Why Rihanna — And The BBC — Are Fans Of Education Activist Angeline Murimirwa : Goats and Soda Angeline Murimirwa is lauded as one of the world's most influential women for her work with a charity that gives scholarships to poor girls in Africa. She herself was once one of those girls.
NPR logo She Was Too Poor To Stay In School. Now She's An Inspiration To Rihanna

She Was Too Poor To Stay In School. Now She's An Inspiration To Rihanna

Education activist Angeline Murimirwa was given the "Diamond Ball Honors Award" by Rihanna's Clara Lionel Foundation. Kevin Mazur/Getty Images hide caption

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Kevin Mazur/Getty Images

Education activist Angeline Murimirwa was given the "Diamond Ball Honors Award" by Rihanna's Clara Lionel Foundation.

Kevin Mazur/Getty Images

Before she was on the BBC's list of "100 inspirational and innovative women for 2017"...

Before she was given the "Diamond Ball Honors Award" by the charitable Clara Lionel Foundation started by the singing star Rihanna ...

She was Angeline Murimirwa, a little girl in Zimbabwe who loved school but was afraid she wouldn't get to continue her education.

The problem was not her grades. It was money. Her parents worked odd jobs to support the family. And sometimes there wasn't enough cash for school fees.

Now 38, Murimirwa did manage to complete her schooling and has gone on to become the executive director, Africa, of Camfed (which stands for the Campaign for Female Education). It's the charity that gave her a scholarship to stay in school and it currently supports nearly half a million secondary school students in Ghana, Malawi, Tanzania, Zambia and Zimbabwe. She's also the mother of four and -- in an ironic twist -- still a few credits shy of her university degree (she laughs about her procrastination at completing the final bits of coursework).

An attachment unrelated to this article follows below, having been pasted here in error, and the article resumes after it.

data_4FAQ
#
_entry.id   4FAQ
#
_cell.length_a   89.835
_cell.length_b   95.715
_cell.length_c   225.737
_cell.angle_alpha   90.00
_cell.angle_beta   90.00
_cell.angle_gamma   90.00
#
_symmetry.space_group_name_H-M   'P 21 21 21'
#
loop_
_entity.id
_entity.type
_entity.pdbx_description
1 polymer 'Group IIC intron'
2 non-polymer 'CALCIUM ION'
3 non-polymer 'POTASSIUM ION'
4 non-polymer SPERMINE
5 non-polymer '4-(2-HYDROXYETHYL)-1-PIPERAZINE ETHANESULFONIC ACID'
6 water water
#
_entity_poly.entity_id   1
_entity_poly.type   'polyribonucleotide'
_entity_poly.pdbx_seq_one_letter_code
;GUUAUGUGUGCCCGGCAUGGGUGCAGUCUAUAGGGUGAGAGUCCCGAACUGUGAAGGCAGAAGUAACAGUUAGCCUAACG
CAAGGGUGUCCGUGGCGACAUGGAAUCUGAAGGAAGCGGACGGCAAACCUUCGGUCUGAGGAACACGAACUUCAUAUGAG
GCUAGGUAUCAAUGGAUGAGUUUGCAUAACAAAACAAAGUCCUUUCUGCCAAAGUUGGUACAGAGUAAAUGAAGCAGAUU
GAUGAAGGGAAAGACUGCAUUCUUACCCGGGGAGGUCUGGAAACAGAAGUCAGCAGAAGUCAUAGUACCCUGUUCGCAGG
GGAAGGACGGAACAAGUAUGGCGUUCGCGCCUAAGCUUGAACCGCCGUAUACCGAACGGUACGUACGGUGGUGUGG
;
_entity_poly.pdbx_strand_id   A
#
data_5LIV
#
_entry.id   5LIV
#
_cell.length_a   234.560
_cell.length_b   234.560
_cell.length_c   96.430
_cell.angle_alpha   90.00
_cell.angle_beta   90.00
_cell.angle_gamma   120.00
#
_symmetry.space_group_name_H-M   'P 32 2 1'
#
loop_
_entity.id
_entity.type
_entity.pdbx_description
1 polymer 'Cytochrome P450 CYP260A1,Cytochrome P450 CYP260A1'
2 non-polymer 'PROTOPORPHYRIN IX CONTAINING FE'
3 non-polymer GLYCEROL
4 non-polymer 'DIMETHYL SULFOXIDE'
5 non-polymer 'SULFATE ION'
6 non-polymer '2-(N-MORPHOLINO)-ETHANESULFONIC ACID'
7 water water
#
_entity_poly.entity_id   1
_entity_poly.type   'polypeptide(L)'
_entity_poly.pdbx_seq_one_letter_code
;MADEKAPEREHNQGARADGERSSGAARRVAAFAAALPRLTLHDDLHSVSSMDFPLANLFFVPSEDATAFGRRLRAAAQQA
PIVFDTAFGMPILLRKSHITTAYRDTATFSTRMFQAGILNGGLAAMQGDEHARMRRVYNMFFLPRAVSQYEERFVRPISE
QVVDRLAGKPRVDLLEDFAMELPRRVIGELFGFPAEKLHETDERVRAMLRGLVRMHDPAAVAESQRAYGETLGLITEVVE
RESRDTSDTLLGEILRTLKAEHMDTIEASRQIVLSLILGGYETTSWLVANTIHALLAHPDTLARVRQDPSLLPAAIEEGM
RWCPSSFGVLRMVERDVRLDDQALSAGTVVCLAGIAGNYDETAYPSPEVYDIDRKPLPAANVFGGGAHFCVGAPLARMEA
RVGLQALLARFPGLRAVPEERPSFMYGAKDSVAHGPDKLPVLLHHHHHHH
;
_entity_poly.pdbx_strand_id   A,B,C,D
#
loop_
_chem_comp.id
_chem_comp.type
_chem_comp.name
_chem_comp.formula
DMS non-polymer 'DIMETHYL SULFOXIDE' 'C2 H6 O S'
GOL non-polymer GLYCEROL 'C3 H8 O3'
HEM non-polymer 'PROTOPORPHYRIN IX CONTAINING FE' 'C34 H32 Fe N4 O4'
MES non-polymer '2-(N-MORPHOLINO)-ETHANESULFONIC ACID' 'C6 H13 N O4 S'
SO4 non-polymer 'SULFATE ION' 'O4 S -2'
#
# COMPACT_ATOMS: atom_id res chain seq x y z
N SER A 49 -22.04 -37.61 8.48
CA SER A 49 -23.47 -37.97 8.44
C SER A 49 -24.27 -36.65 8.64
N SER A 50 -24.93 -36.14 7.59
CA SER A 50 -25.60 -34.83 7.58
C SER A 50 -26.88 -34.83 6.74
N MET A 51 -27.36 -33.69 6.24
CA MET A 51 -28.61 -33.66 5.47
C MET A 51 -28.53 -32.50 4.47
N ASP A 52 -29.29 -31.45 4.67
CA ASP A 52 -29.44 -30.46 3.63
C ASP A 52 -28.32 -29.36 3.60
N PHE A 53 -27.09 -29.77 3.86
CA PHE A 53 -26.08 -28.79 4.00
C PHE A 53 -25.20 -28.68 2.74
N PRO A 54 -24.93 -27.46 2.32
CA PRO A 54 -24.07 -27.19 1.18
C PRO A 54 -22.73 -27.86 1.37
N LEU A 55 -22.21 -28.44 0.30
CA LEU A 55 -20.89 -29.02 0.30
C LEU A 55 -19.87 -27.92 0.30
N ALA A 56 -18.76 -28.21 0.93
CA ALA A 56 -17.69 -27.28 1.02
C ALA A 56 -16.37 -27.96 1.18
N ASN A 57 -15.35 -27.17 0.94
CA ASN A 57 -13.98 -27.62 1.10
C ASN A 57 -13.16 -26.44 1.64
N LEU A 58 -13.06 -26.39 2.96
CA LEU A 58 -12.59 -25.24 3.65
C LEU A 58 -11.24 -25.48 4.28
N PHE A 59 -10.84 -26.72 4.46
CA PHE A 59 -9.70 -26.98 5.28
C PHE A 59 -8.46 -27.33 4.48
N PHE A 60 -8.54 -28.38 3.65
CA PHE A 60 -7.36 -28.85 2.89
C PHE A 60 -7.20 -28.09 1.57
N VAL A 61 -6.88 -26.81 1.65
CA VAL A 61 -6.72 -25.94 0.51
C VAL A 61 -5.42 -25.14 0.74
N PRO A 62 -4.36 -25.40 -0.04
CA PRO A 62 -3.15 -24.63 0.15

I spoke with Murimirwa when she attended the Skoll World Forum in Oxford, England, this year. We met up at a local pub, where she sat at a table behind paintings of bewigged British barristers. Her own coiffure was a crown of braids.

Before we start the interview, she gives a grin and says, "I'm going to go African on you" -- and calls out to a colleague from Camfed who's across the room to come join us.

"What does that mean, go African?" I ask.

"In Africa, you always shout, 'Come here!" she says and laughs. And we start talking. This interview has been edited for length and clarity.

How much did school cost when you were in primary school?

Education was free but there were still some costs — a couple of exercise books and a pencil — but quite minimal.

How did your parents raise the money for the fees?

My parents did piecework, field weeding.

What happened if they fell short?

At school, a visitor would come and call out your name and say you need to leave the classroom until you can get the money.

My teacher knew how poor I was, and I think I was the favorite child. When the visitor would come, the teacher would say, "Angie, I think you need to go to the bathroom." It was just a pit. I would wait there until the visitor left. That's how I played the system.

And you made it through the seventh grade and took exams for secondary school. How did you do?